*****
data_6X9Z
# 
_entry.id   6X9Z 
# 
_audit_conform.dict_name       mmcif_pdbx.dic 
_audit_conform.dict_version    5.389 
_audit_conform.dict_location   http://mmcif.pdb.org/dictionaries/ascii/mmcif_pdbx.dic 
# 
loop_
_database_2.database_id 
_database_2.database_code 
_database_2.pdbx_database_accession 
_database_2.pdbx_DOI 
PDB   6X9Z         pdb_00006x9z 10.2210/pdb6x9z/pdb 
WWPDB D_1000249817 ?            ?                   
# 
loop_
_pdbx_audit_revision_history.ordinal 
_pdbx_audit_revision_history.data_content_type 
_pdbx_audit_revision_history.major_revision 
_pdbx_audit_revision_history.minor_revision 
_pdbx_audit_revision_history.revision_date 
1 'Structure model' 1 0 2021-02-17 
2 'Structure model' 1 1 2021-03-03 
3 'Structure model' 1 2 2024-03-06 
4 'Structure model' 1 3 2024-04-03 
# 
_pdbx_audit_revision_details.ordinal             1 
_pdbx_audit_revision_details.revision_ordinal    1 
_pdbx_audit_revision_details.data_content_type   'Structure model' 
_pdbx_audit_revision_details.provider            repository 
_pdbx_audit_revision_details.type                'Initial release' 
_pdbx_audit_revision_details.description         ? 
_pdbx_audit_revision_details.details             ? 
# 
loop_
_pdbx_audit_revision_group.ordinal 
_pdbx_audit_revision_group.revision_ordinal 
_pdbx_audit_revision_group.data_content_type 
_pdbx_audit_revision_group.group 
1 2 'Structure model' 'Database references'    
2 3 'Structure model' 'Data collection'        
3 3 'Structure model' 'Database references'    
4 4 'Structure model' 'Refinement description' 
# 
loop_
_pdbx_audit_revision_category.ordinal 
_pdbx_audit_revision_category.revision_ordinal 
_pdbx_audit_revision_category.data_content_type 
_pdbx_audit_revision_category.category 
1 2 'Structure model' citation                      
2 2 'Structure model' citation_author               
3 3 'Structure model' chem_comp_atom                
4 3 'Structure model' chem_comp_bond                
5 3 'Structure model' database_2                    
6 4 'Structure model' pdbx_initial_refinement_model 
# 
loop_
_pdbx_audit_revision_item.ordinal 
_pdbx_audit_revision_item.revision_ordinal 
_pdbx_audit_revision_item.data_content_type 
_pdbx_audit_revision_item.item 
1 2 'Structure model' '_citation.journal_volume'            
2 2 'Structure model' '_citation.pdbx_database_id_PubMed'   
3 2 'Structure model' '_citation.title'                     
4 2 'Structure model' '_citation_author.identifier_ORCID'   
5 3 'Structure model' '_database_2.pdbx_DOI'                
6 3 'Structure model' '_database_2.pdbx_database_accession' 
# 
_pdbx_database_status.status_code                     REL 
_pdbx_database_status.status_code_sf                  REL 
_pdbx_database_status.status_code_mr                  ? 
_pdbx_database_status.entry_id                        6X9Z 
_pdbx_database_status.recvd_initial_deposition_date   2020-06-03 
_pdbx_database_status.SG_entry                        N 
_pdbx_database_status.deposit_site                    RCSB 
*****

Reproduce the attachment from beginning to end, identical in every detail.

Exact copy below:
data_6X9Z
# 
_entry.id   6X9Z 
# 
_audit_conform.dict_name       mmcif_pdbx.dic 
_audit_conform.dict_version    5.389 
_audit_conform.dict_location   http://mmcif.pdb.org/dictionaries/ascii/mmcif_pdbx.dic 
# 
loop_
_database_2.database_id 
_database_2.database_code 
_database_2.pdbx_database_accession 
_database_2.pdbx_DOI 
PDB   6X9Z         pdb_00006x9z 10.2210/pdb6x9z/pdb 
WWPDB D_1000249817 ?            ?                   
# 
loop_
_pdbx_audit_revision_history.ordinal 
_pdbx_audit_revision_history.data_content_type 
_pdbx_audit_revision_history.major_revision 
_pdbx_audit_revision_history.minor_revision 
_pdbx_audit_revision_history.revision_date 
1 'Structure model' 1 0 2021-02-17 
2 'Structure model' 1 1 2021-03-03 
3 'Structure model' 1 2 2024-03-06 
4 'Structure model' 1 3 2024-04-03 
# 
_pdbx_audit_revision_details.ordinal             1 
_pdbx_audit_revision_details.revision_ordinal    1 
_pdbx_audit_revision_details.data_content_type   'Structure model' 
_pdbx_audit_revision_details.provider            repository 
_pdbx_audit_revision_details.type                'Initial release' 
_pdbx_audit_revision_details.description         ? 
_pdbx_audit_revision_details.details             ? 
# 
loop_
_pdbx_audit_revision_group.ordinal 
_pdbx_audit_revision_group.revision_ordinal 
_pdbx_audit_revision_group.data_content_type 
_pdbx_audit_revision_group.group 
1 2 'Structure model' 'Database references'    
2 3 'Structure model' 'Data collection'        
3 3 'Structure model' 'Database references'    
4 4 'Structure model' 'Refinement description' 
# 
loop_
_pdbx_audit_revision_category.ordinal 
_pdbx_audit_revision_category.revision_ordinal 
_pdbx_audit_revision_category.data_content_type 
_pdbx_audit_revision_category.category 
1 2 'Structure model' citation                      
2 2 'Structure model' citation_author               
3 3 'Structure model' chem_comp_atom                
4 3 'Structure model' chem_comp_bond                
5 3 'Structure model' database_2                    
6 4 'Structure model' pdbx_initial_refinement_model 
# 
loop_
_pdbx_audit_revision_item.ordinal 
_pdbx_audit_revision_item.revision_ordinal 
_pdbx_audit_revision_item.data_content_type 
_pdbx_audit_revision_item.item 
1 2 'Structure model' '_citation.journal_volume'            
2 2 'Structure model' '_citation.pdbx_database_id_PubMed'   
3 2 'Structure model' '_citation.title'                     
4 2 'Structure model' '_citation_author.identifier_ORCID'   
5 3 'Structure model' '_database_2.pdbx_DOI'                
6 3 'Structure model' '_database_2.pdbx_database_accession' 
# 
_pdbx_database_status.status_code                     REL 
_pdbx_database_status.status_code_sf                  REL 
_pdbx_database_status.status_code_mr                  ? 
_pdbx_database_status.entry_id                        6X9Z 
_pdbx_database_status.recvd_initial_deposition_date   2020-06-03 
_pdbx_database_status.SG_entry                        N 
_pdbx_database_status.deposit_site                    RCSB 